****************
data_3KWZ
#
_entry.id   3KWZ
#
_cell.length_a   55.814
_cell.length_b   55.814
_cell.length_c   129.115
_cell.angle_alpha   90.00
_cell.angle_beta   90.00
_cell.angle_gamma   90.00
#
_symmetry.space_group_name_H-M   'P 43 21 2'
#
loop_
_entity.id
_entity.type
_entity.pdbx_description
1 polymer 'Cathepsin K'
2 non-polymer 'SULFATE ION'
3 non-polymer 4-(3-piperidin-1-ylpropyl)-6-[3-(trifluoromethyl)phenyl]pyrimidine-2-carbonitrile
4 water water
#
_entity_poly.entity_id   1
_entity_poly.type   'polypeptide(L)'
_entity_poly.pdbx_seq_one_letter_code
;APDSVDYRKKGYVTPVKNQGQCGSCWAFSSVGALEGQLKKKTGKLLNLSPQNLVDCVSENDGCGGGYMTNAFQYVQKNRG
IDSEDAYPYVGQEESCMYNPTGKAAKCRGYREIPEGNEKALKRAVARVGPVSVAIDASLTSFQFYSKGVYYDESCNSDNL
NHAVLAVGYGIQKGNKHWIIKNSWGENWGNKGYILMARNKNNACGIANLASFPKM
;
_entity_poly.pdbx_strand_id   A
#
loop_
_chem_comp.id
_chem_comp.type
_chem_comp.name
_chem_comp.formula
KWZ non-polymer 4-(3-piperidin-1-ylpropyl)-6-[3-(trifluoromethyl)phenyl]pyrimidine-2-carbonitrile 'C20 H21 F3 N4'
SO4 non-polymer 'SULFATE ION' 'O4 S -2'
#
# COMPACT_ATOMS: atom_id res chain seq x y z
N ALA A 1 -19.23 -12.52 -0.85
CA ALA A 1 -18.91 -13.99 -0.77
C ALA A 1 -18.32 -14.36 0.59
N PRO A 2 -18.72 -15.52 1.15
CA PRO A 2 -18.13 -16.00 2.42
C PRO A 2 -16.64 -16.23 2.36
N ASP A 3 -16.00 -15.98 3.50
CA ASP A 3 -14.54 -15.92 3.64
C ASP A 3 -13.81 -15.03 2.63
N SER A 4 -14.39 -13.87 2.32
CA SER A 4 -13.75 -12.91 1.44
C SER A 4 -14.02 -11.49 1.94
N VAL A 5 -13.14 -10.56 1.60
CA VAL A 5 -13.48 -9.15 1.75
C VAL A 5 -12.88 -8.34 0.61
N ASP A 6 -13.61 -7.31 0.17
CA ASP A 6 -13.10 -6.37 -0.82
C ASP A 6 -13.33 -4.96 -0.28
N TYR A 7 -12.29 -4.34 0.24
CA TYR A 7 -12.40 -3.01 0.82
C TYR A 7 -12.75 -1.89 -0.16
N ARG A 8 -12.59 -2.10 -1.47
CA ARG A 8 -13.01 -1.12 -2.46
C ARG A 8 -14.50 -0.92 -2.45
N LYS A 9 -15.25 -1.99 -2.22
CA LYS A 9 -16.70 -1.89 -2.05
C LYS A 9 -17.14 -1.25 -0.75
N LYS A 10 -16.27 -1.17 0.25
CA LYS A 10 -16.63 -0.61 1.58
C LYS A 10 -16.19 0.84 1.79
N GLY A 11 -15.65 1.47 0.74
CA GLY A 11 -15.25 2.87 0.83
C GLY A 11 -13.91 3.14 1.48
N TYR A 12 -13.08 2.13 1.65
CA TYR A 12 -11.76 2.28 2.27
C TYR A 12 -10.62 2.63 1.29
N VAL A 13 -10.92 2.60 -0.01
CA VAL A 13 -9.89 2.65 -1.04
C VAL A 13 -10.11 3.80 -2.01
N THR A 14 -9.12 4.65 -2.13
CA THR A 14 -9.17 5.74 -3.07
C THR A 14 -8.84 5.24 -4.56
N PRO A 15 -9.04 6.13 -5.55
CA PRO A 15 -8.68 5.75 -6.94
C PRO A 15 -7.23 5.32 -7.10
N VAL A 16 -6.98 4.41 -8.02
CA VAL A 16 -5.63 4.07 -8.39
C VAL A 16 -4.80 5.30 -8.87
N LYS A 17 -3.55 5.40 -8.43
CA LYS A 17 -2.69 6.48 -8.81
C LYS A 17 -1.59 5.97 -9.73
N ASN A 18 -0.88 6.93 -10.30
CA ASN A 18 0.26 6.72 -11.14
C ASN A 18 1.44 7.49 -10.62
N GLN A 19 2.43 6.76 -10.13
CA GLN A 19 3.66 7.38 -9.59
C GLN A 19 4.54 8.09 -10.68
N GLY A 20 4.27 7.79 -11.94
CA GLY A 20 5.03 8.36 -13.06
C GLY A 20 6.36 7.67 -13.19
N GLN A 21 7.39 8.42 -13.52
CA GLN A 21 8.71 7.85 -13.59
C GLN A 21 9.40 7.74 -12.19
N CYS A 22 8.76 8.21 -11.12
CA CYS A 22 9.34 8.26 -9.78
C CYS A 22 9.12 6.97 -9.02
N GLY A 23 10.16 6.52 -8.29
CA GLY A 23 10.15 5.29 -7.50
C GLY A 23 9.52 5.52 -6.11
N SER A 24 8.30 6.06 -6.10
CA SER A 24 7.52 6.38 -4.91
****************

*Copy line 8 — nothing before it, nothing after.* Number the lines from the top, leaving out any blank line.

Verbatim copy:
_cell.angle_alpha   90.00